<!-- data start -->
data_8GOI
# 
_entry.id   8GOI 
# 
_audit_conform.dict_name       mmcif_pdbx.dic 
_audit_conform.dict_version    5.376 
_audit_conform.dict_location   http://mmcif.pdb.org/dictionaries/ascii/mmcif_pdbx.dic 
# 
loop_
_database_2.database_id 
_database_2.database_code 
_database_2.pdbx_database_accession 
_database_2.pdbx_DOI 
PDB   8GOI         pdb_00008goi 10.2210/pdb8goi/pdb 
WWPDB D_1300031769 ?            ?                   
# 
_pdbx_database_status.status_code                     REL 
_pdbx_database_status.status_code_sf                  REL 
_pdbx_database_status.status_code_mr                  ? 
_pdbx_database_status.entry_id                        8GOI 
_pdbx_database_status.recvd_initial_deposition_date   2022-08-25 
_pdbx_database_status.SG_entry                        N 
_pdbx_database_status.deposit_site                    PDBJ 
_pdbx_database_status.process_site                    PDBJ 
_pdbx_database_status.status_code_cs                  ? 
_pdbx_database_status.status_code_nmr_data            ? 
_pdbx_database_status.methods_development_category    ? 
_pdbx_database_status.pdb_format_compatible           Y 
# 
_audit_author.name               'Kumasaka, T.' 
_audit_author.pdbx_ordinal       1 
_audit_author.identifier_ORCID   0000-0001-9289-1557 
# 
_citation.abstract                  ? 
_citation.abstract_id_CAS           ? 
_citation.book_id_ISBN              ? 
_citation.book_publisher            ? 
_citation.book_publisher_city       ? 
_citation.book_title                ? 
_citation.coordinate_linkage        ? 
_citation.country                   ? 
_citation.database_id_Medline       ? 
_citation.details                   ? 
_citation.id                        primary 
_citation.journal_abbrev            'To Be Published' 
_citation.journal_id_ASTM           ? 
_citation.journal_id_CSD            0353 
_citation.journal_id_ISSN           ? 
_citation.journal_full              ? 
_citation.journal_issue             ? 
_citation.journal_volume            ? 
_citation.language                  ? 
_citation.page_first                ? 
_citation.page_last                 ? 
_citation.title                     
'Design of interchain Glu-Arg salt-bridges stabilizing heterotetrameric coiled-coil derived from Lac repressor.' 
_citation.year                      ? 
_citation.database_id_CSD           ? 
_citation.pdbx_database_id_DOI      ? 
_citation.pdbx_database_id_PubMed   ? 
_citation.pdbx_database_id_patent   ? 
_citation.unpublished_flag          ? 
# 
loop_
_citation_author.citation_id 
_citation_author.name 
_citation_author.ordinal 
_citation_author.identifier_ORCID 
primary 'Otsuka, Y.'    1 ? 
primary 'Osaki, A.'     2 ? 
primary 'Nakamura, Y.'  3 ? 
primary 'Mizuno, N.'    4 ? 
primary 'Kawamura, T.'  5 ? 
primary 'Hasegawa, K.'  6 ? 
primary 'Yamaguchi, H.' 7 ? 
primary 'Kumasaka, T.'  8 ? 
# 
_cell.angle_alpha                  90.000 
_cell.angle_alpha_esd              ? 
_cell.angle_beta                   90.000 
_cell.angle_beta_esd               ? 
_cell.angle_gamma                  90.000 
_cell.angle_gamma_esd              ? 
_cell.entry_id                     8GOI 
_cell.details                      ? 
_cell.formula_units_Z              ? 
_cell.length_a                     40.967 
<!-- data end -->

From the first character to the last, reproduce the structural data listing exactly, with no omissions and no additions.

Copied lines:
data_8GOI
# 
_entry.id   8GOI 
# 
_audit_conform.dict_name       mmcif_pdbx.dic 
_audit_conform.dict_version    5.376 
_audit_conform.dict_location   http://mmcif.pdb.org/dictionaries/ascii/mmcif_pdbx.dic 
# 
loop_
_database_2.database_id 
_database_2.database_code 
_database_2.pdbx_database_accession 
_database_2.pdbx_DOI 
PDB   8GOI         pdb_00008goi 10.2210/pdb8goi/pdb 
WWPDB D_1300031769 ?            ?                   
# 
_pdbx_database_status.status_code                     REL 
_pdbx_database_status.status_code_sf                  REL 
_pdbx_database_status.status_code_mr                  ? 
_pdbx_database_status.entry_id                        8GOI 
_pdbx_database_status.recvd_initial_deposition_date   2022-08-25 
_pdbx_database_status.SG_entry                        N 
_pdbx_database_status.deposit_site                    PDBJ 
_pdbx_database_status.process_site                    PDBJ 
_pdbx_database_status.status_code_cs                  ? 
_pdbx_database_status.status_code_nmr_data            ? 
_pdbx_database_status.methods_development_category    ? 
_pdbx_database_status.pdb_format_compatible           Y 
# 
_audit_author.name               'Kumasaka, T.' 
_audit_author.pdbx_ordinal       1 
_audit_author.identifier_ORCID   0000-0001-9289-1557 
# 
_citation.abstract                  ? 
_citation.abstract_id_CAS           ? 
_citation.book_id_ISBN              ? 
_citation.book_publisher            ? 
_citation.book_publisher_city       ? 
_citation.book_title                ? 
_citation.coordinate_linkage        ? 
_citation.country                   ? 
_citation.database_id_Medline       ? 
_citation.details                   ? 
_citation.id                        primary 
_citation.journal_abbrev            'To Be Published' 
_citation.journal_id_ASTM           ? 
_citation.journal_id_CSD            0353 
_citation.journal_id_ISSN           ? 
_citation.journal_full              ? 
_citation.journal_issue             ? 
_citation.journal_volume            ? 
_citation.language                  ? 
_citation.page_first                ? 
_citation.page_last                 ? 
_citation.title                     
'Design of interchain Glu-Arg salt-bridges stabilizing heterotetrameric coiled-coil derived from Lac repressor.' 
_citation.year                      ? 
_citation.database_id_CSD           ? 
_citation.pdbx_database_id_DOI      ? 
_citation.pdbx_database_id_PubMed   ? 
_citation.pdbx_database_id_patent   ? 
_citation.unpublished_flag          ? 
# 
loop_
_citation_author.citation_id 
_citation_author.name 
_citation_author.ordinal 
_citation_author.identifier_ORCID 
primary 'Otsuka, Y.'    1 ? 
primary 'Osaki, A.'     2 ? 
primary 'Nakamura, Y.'  3 ? 
primary 'Mizuno, N.'    4 ? 
primary 'Kawamura, T.'  5 ? 
primary 'Hasegawa, K.'  6 ? 
primary 'Yamaguchi, H.' 7 ? 
primary 'Kumasaka, T.'  8 ? 
# 
_cell.angle_alpha                  90.000 
_cell.angle_alpha_esd              ? 
_cell.angle_beta                   90.000 
_cell.angle_beta_esd               ? 
_cell.angle_gamma                  90.000 
_cell.angle_gamma_esd              ? 
_cell.entry_id                     8GOI 
_cell.details                      ? 
_cell.formula_units_Z              ? 
_cell.length_a                     40.967 